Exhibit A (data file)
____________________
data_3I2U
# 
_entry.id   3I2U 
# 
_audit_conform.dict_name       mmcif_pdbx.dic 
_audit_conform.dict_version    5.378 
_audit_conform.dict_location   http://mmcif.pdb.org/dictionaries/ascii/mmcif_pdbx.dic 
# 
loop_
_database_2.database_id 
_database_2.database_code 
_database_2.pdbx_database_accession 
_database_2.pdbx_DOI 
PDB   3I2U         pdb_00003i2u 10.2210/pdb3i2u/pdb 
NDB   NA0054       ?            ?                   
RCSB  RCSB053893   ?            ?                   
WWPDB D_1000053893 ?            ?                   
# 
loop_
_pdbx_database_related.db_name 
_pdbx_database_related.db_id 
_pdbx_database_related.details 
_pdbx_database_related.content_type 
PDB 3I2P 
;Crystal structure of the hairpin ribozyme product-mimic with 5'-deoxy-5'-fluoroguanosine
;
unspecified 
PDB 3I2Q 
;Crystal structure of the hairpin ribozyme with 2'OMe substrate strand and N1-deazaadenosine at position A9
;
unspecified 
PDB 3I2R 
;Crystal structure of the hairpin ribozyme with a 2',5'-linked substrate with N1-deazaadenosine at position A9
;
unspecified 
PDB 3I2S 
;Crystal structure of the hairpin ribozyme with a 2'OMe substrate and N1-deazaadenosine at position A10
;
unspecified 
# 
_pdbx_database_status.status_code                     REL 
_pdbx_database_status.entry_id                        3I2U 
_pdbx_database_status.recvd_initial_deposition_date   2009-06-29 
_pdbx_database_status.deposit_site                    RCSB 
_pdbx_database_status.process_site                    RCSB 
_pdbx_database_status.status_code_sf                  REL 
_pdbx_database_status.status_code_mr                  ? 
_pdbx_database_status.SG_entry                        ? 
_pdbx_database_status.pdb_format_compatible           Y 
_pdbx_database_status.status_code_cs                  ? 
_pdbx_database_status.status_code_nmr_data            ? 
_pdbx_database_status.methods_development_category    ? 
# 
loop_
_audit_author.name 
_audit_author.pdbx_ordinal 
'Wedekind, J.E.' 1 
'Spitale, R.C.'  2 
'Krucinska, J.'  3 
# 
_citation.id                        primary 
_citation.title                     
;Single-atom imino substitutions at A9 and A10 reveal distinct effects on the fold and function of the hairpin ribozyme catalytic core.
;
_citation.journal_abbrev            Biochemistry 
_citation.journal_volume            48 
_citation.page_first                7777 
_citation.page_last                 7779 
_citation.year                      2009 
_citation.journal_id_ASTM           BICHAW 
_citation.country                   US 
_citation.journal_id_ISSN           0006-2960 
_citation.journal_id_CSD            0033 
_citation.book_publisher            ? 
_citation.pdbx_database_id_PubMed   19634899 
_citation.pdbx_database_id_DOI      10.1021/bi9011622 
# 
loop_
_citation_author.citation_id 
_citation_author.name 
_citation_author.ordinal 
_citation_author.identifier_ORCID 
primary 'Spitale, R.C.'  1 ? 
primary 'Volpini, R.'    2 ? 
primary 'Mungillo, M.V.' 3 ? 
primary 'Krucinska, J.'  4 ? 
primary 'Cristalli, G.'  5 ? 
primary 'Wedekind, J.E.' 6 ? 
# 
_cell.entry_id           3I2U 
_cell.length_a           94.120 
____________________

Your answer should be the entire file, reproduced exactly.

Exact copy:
data_3I2U
# 
_entry.id   3I2U 
# 
_audit_conform.dict_name       mmcif_pdbx.dic 
_audit_conform.dict_version    5.378 
_audit_conform.dict_location   http://mmcif.pdb.org/dictionaries/ascii/mmcif_pdbx.dic 
# 
loop_
_database_2.database_id 
_database_2.database_code 
_database_2.pdbx_database_accession 
_database_2.pdbx_DOI 
PDB   3I2U         pdb_00003i2u 10.2210/pdb3i2u/pdb 
NDB   NA0054       ?            ?                   
RCSB  RCSB053893   ?            ?                   
WWPDB D_1000053893 ?            ?                   
# 
loop_
_pdbx_database_related.db_name 
_pdbx_database_related.db_id 
_pdbx_database_related.details 
_pdbx_database_related.content_type 
PDB 3I2P 
;Crystal structure of the hairpin ribozyme product-mimic with 5'-deoxy-5'-fluoroguanosine
;
unspecified 
PDB 3I2Q 
;Crystal structure of the hairpin ribozyme with 2'OMe substrate strand and N1-deazaadenosine at position A9
;
unspecified 
PDB 3I2R 
;Crystal structure of the hairpin ribozyme with a 2',5'-linked substrate with N1-deazaadenosine at position A9
;
unspecified 
PDB 3I2S 
;Crystal structure of the hairpin ribozyme with a 2'OMe substrate and N1-deazaadenosine at position A10
;
unspecified 
# 
_pdbx_database_status.status_code                     REL 
_pdbx_database_status.entry_id                        3I2U 
_pdbx_database_status.recvd_initial_deposition_date   2009-06-29 
_pdbx_database_status.deposit_site                    RCSB 
_pdbx_database_status.process_site                    RCSB 
_pdbx_database_status.status_code_sf                  REL 
_pdbx_database_status.status_code_mr                  ? 
_pdbx_database_status.SG_entry                        ? 
_pdbx_database_status.pdb_format_compatible           Y 
_pdbx_database_status.status_code_cs                  ? 
_pdbx_database_status.status_code_nmr_data            ? 
_pdbx_database_status.methods_development_category    ? 
# 
loop_
_audit_author.name 
_audit_author.pdbx_ordinal 
'Wedekind, J.E.' 1 
'Spitale, R.C.'  2 
'Krucinska, J.'  3 
# 
_citation.id                        primary 
_citation.title                     
;Single-atom imino substitutions at A9 and A10 reveal distinct effects on the fold and function of the hairpin ribozyme catalytic core.
;
_citation.journal_abbrev            Biochemistry 
_citation.journal_volume            48 
_citation.page_first                7777 
_citation.page_last                 7779 
_citation.year                      2009 
_citation.journal_id_ASTM           BICHAW 
_citation.country                   US 
_citation.journal_id_ISSN           0006-2960 
_citation.journal_id_CSD            0033 
_citation.book_publisher            ? 
_citation.pdbx_database_id_PubMed   19634899 
_citation.pdbx_database_id_DOI      10.1021/bi9011622 
# 
loop_
_citation_author.citation_id 
_citation_author.name 
_citation_author.ordinal 
_citation_author.identifier_ORCID 
primary 'Spitale, R.C.'  1 ? 
primary 'Volpini, R.'    2 ? 
primary 'Mungillo, M.V.' 3 ? 
primary 'Krucinska, J.'  4 ? 
primary 'Cristalli, G.'  5 ? 
primary 'Wedekind, J.E.' 6 ? 
# 
_cell.entry_id           3I2U 
_cell.length_a           94.120 